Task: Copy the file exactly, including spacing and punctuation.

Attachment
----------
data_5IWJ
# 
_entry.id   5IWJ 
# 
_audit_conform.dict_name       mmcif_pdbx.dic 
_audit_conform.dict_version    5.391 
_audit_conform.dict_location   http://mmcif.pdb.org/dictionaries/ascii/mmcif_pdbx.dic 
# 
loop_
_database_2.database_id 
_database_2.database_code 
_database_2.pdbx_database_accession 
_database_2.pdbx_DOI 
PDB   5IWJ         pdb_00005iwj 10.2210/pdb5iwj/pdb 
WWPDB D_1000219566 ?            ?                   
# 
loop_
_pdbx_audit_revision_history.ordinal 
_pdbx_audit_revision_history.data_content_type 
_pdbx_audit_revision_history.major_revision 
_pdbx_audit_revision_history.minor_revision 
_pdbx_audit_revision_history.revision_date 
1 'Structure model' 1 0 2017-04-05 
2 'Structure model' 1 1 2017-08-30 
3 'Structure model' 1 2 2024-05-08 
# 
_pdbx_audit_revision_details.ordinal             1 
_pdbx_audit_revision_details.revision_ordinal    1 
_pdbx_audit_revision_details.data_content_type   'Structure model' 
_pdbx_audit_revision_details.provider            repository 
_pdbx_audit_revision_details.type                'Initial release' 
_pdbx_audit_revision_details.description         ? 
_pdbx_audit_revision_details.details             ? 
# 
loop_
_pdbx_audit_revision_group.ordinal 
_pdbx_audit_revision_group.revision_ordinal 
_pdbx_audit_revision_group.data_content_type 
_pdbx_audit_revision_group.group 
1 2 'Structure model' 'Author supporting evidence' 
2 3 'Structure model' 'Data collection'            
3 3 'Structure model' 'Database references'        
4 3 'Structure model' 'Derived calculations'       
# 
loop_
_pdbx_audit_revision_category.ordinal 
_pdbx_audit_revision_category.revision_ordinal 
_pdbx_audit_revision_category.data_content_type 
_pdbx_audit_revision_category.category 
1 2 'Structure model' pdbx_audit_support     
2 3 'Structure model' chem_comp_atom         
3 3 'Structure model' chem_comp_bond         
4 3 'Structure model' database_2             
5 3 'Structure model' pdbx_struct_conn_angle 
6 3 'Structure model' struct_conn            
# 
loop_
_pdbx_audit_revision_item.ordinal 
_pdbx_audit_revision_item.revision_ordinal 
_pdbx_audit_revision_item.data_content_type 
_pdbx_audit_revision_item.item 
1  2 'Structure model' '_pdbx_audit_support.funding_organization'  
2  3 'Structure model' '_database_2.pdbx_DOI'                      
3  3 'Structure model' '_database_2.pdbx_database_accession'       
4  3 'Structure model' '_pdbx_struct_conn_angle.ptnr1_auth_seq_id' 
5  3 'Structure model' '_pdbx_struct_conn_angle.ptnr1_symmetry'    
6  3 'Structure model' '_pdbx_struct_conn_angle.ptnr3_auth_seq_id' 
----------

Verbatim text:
data_5IWJ
# 
_entry.id   5IWJ 
# 
_audit_conform.dict_name       mmcif_pdbx.dic 
_audit_conform.dict_version    5.391 
_audit_conform.dict_location   http://mmcif.pdb.org/dictionaries/ascii/mmcif_pdbx.dic 
# 
loop_
_database_2.database_id 
_database_2.database_code 
_database_2.pdbx_database_accession 
_database_2.pdbx_DOI 
PDB   5IWJ         pdb_00005iwj 10.2210/pdb5iwj/pdb 
WWPDB D_1000219566 ?            ?                   
# 
loop_
_pdbx_audit_revision_history.ordinal 
_pdbx_audit_revision_history.data_content_type 
_pdbx_audit_revision_history.major_revision 
_pdbx_audit_revision_history.minor_revision 
_pdbx_audit_revision_history.revision_date 
1 'Structure model' 1 0 2017-04-05 
2 'Structure model' 1 1 2017-08-30 
3 'Structure model' 1 2 2024-05-08 
# 
_pdbx_audit_revision_details.ordinal             1 
_pdbx_audit_revision_details.revision_ordinal    1 
_pdbx_audit_revision_details.data_content_type   'Structure model' 
_pdbx_audit_revision_details.provider            repository 
_pdbx_audit_revision_details.type                'Initial release' 
_pdbx_audit_revision_details.description         ? 
_pdbx_audit_revision_details.details             ? 
# 
loop_
_pdbx_audit_revision_group.ordinal 
_pdbx_audit_revision_group.revision_ordinal 
_pdbx_audit_revision_group.data_content_type 
_pdbx_audit_revision_group.group 
1 2 'Structure model' 'Author supporting evidence' 
2 3 'Structure model' 'Data collection'            
3 3 'Structure model' 'Database references'        
4 3 'Structure model' 'Derived calculations'       
# 
loop_
_pdbx_audit_revision_category.ordinal 
_pdbx_audit_revision_category.revision_ordinal 
_pdbx_audit_revision_category.data_content_type 
_pdbx_audit_revision_category.category 
1 2 'Structure model' pdbx_audit_support     
2 3 'Structure model' chem_comp_atom         
3 3 'Structure model' chem_comp_bond         
4 3 'Structure model' database_2             
5 3 'Structure model' pdbx_struct_conn_angle 
6 3 'Structure model' struct_conn            
# 
loop_
_pdbx_audit_revision_item.ordinal 
_pdbx_audit_revision_item.revision_ordinal 
_pdbx_audit_revision_item.data_content_type 
_pdbx_audit_revision_item.item 
1  2 'Structure model' '_pdbx_audit_support.funding_organization'  
2  3 'Structure model' '_database_2.pdbx_DOI'                      
3  3 'Structure model' '_database_2.pdbx_database_accession'       
4  3 'Structure model' '_pdbx_struct_conn_angle.ptnr1_auth_seq_id' 
5  3 'Structure model' '_pdbx_struct_conn_angle.ptnr1_symmetry'    
6  3 'Structure model' '_pdbx_struct_conn_angle.ptnr3_auth_seq_id' 